General insurance advertising is subject to statutory control by the Financial Conduct Authority (FCA) under the Financial Services and Markets Act 2000 and the Financial Services and Markets Act 2000 (Financial Promotion) Order 2005.
The FCA regulates the technical aspects of non-broadcast insurance adverting. However “non-technical” aspects of insurance marcoms (for example, offence, social responsibility, superiority claims, fear and distress and competitor denigration) are likely to fall within the remit of the Committee of Advertising Practice (CAP) Code.
- What products are considered ‘General Insurance’?
General insurance products are those that are regulated by the FCA and include household, motor (including some car breakdown cover), travel, pet, payment protection, private medical insurance, term (life) assurance, critical illness and extended warranties.
- Socially responsible
The Code states that all ads should be socially responsible by being prepared with a sense of responsibility to consumers and to society. An ad for life a life insurance provider featured an image of a man leaning the front of his head against a wall with his arms by his side with text which stated “… Life insurance to die for”. The Advertising Standards Authority (ASA) received a complaint stating they believed the ad was alluding to depression and male youth suicide. The ASA considered that although it was not the intention to have a connection to suicide or depression, the as created the impression that he felt isolated and was in despair. They considered the combination of the text the image, trivialised the issue of suicide and was therefore irresponsible (DeadHappy Ltd, 11 December 2019).
- Harm and offence
A magazine ad for photography insurance, featured three men, each wearing a different style of underwear. The text that accompanied the image was “Can’t see the wood for the trees”. The ASA investigated if the ad was sexist and degrading to men and was therefore offensive. As the issue complained about was regarding taste and decency then this was investigated by the ASA as this was not considered a technical aspect of the product. The ASA considered that taking the image and the strapline together, the ad had the potential to cause serious offence to some people and so breached the Code (Versatile Insurance Professionals Ltd, 22 February 2012).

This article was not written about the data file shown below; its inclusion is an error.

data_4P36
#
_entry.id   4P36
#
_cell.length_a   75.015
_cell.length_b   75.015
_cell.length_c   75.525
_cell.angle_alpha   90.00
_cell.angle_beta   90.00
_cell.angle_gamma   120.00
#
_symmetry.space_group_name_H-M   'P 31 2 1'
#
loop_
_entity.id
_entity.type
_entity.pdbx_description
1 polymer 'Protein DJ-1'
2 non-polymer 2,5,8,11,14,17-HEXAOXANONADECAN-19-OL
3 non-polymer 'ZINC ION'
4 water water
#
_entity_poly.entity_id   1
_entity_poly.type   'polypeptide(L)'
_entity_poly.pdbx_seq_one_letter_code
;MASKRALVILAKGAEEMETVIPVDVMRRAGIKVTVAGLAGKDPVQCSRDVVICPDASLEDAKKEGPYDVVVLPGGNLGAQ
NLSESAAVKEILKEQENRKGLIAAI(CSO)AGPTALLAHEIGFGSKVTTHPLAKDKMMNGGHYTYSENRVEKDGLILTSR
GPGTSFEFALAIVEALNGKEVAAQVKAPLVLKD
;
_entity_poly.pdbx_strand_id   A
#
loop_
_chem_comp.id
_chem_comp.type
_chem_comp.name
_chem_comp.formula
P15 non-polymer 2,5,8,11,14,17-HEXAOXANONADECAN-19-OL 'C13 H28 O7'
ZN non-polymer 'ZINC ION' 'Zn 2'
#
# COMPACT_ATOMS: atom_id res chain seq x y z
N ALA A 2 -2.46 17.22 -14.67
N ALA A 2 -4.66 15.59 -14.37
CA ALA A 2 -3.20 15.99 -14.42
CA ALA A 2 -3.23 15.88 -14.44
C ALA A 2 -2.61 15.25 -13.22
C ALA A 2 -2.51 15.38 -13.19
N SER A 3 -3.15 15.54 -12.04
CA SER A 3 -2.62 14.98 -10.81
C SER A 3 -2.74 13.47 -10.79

Claims regarding non-technical aspects of the product
The ASA may investigate complaints about the truthfulness of some claims that do not relate to the specific characteristics of the product. It upheld complaints against RAC Motoring Service’s claim “Breakdown cover – whether you’re the driver or a passenger in any vehicle, 24 hours a day, 365 days a year” on the grounds that the RAC policy did not include the driver or passenger of a taxi or private hire vehicle (RAC Motoring Services Ltd, 23 November 2005). Marketers should, of course, hold evidence to support such claims in line with Rule 3.7 of the CAP Code. In 2013, the ASA ruled against a Direct Line ad that highlighted the company’s flood coverage, because it omitted to say that they would not insure houses that had been subject to floods in the past ten years (Direct Line Group Ltd, 10 April 2013).
- Further guidance
If they are unsure about the legislation they need to comply with, marketers should consult a solicitor or the FCA. Under FCA guidance, insurance advertisements should be clear, fair and not misleading. Please note however that the FCA does not pre-approve proposed financial marketing communications for authorised firms. Technical guidance is available on specific matters or rule interpretations only, not on the advertisement as a whole.
Note: This advice is given by the CAP Executive about non-broadcast advertising. It does not constitute legal advice. It does not bind CAP, CAP advisory panels or the ASA. CAP’s AdviceOnline entries provide guidance on interpreting the UK Code of Non-broadcast Advertising and Direct & Promotional Marketing.
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